ArcelorMittal’s Saldanha Bay ,R600/t Sishen surcharge evokes angry SA govt responseApril 1, 2010 by: admin
The decision of JSE-listed steelmaker ArcelorMittal South Africa (AMSA) to impose a R600/t Sishen surcharge on the steel that it sells has evoked an angry response from the South African government, which described the surcharge as “unjustifiable”.
As a consequence, South Africa’s Department of Trade and Industry (DTI) said that it would be referring the matter to the Competition Commission to investigate AMSA for “abuse of dominance and excessive pricing”.
Simultaneously with AMSA CEO Nonkululeko Nyembezi-Heita announcing at a media conference that May 1 would be the date of AMSA’s effective 10% steel price surcharge, the DTI charged that the steelmaker was signalling “that the South African economy is expected to bear the cost of its commercial error, which in turn will hamper our industrialisation efforts”.
The DTI said that AMSA had committed a “grave commercial error in failing to convert its old-order mining rights to new-order mining rights by the cutoff date prescribed in the Mineral and Petroleum Resources Development Act”.
The date prescribed in the Act was April 30, 2009, and on May 4, 2009, two companies applied for AMSA’s 21,4% undivided share in the Sishen mine, with a prospecting right covering that entitlement having been subsequently granted to little-known black empowerment company Imperial Crown Trading 289 – a matter which is itself the subject of appeal by Kumba Iron Ore’s (KIO’s) 74%-held Sishen Iron Ore Company (SIOC), which mines the resource and which applied for a mining right over AMSA’s lapsed right.
But Nyembezi-Heita contended AMSA’s profit margin was currently 18% compared with that of KIO’s profit margin of 55% and that commercial rates for iron-ore would reduce its margin to 14%.
AMSA’s action followed the signal by SIOC that it was no longer obliged to supply 6,25-million tons of iron-ore at a special price of cost plus 3%, owing to AMSA’s right to a portion of the Sishen mine lapsing through its failure to convert the mineral rights to new-order rights.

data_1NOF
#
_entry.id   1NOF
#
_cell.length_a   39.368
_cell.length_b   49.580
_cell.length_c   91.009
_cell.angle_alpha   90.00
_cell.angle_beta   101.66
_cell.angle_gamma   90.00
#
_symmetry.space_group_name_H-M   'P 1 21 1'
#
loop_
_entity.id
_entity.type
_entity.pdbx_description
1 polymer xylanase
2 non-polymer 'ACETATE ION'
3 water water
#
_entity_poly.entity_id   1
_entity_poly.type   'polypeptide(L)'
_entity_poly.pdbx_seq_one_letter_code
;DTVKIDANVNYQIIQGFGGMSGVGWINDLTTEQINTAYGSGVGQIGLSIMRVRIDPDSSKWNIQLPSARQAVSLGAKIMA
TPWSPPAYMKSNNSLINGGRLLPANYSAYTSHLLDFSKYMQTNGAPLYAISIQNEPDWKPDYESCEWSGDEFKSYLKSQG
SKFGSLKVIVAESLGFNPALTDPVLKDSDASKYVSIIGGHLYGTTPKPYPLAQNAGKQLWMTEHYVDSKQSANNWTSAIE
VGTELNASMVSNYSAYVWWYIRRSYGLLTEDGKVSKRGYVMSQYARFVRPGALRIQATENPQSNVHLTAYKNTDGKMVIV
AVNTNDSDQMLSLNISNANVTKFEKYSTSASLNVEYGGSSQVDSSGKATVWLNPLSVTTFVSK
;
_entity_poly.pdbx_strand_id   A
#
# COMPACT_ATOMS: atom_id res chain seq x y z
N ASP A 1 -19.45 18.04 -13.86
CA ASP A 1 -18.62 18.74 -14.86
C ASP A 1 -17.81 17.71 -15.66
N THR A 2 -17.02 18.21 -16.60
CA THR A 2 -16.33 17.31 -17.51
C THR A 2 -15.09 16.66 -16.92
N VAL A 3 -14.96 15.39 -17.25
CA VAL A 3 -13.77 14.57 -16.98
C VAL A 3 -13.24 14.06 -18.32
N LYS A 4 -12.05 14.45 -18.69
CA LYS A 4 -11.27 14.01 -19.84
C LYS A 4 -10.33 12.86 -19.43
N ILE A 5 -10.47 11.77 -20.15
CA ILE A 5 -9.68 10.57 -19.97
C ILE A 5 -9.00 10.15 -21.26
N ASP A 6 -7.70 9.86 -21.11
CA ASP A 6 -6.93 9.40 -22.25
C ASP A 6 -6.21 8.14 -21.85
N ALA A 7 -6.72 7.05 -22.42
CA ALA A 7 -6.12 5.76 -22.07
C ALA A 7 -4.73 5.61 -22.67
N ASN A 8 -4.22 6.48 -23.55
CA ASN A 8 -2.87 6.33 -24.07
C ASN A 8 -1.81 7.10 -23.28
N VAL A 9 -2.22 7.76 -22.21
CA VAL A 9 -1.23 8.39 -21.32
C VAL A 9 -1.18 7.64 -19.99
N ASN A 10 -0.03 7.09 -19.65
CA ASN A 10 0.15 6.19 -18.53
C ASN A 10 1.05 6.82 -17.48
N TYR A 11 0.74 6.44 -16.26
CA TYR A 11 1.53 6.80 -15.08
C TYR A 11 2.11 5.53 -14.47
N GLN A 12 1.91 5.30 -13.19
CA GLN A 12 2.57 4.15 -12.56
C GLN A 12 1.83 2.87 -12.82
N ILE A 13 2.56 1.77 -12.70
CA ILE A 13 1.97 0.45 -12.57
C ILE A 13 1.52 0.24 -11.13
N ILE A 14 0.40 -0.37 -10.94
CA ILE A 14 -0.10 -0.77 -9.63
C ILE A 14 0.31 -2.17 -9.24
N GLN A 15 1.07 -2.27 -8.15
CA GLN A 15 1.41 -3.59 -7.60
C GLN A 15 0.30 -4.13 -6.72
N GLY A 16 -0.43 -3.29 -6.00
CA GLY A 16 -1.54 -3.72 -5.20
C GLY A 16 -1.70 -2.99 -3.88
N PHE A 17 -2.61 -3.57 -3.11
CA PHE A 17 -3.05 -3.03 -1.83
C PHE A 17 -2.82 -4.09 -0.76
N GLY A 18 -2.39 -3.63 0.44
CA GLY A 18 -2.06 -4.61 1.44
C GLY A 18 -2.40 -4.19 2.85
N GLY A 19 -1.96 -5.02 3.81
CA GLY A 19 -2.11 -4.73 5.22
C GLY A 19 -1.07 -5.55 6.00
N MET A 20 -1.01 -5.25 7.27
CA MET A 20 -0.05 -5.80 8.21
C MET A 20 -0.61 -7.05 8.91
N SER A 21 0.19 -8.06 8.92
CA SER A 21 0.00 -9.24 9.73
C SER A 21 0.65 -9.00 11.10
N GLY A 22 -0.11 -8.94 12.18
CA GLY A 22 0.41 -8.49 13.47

Nyembezi-Heita said that “by any stretch of the imagination”, SIOC’s step was an “extraordinary event” and, in order to take account of the “massive differential” between the commercial price and the cost plus 3% price, AMSA would introduce a “Sishen surcharge” of R600/t of steel that it sold in South Africa from May 1, which was roughly $80/t at Tuesday’s exchange rate.
Nyembezi-Heita added that it was not AMSA’s intention to benefit “in any way, form or fashion” from the additional surcharge and that it had told its South African customers that, in the event of arbitration victory against KIO, the accumulated surcharge plus interest would be refunded to customers in full.
But should AMSA lose the arbitration, the money raised through the surcharge would become available “partly” to fund the amount that would be payable to KIO at that stage.
She said that the R600/t surcharge did not go all the way to mitigating the cost differential between the KIO commercial charge and the cost plus 3%.
“If we had to calculate very crudely what the full impact would have been on just the domestic sales that we foresee for the remainder of 2010, a surcharge of closer to $150/t would have to have been charged,” Nyembezi-Heita said.
KIO was, she said, still charging at the cost plus 3% and had not yet imposed commercial pricing, although KIO’s SIOC had given notice of its entitlement to do so and a dispute resolution procedure under the agreement had been initiated.
The Sishen surcharge would be based on the additional iron-ore cost, based upon the international spot price for iron-ore that SIOC asserted it was entitled to charge, which AMSA disputed.
Although AMSA would continue to export steel in the short term, this would not be profitable when taking into account iron-ore input costs as claimed by SIOC, as well as current steel prices.
Management would continue to review the profitability of operations and, if necessary, adjust the commercial policy and production levels, which might necessitate plant closures. Meanwhile, all 11 000 jobs would be preserved and steps would be taken to introduce a broad-based black economic-empowerment programme.
While fuller comment on possible plant closure would be given in three months time, it was already certain that the Saldanha Steel plant would face the biggest threat of closure from export weakness.
AMSA said that it was considering its rights on the written contention of the Department of Mineral Resources on March 17 that it had forfeited its 21,4% undivided share of the old-order right from May 1, 2009.
Further, AMSA was engaging SIOC over what it alleged was overcharging in the past few years.
However, an unsympathetic DTI said that AMSA had consistently argued that there should be no link made between its costs of production and its pricing of steel in the South African market, in the context of a long period of concessional access to iron-ore on a cost plus basis.
“AMSA claims to price its steel according to a ‘basket’ of international steel prices comprising four countries: the US, Germany, China and Russia. Producers in all of these countries are subject to commercial costs of iron-ore,” the DTI noted, adding that the iron-ore surcharge amounted to double counting.
“Further, since at least January 2009, AMSA has been pricing steel above its own international ‘basket’ price,” the department said.
Government said that it had taken note of the Competition Tribunal’s 2007 findings in the country’s first-ever excessive pricing case – which was lodged against the steel producer by gold-miners Harmony and DRDGold – that, absent alternative remedies, “divestiture may constitute the only appropriate remedy”.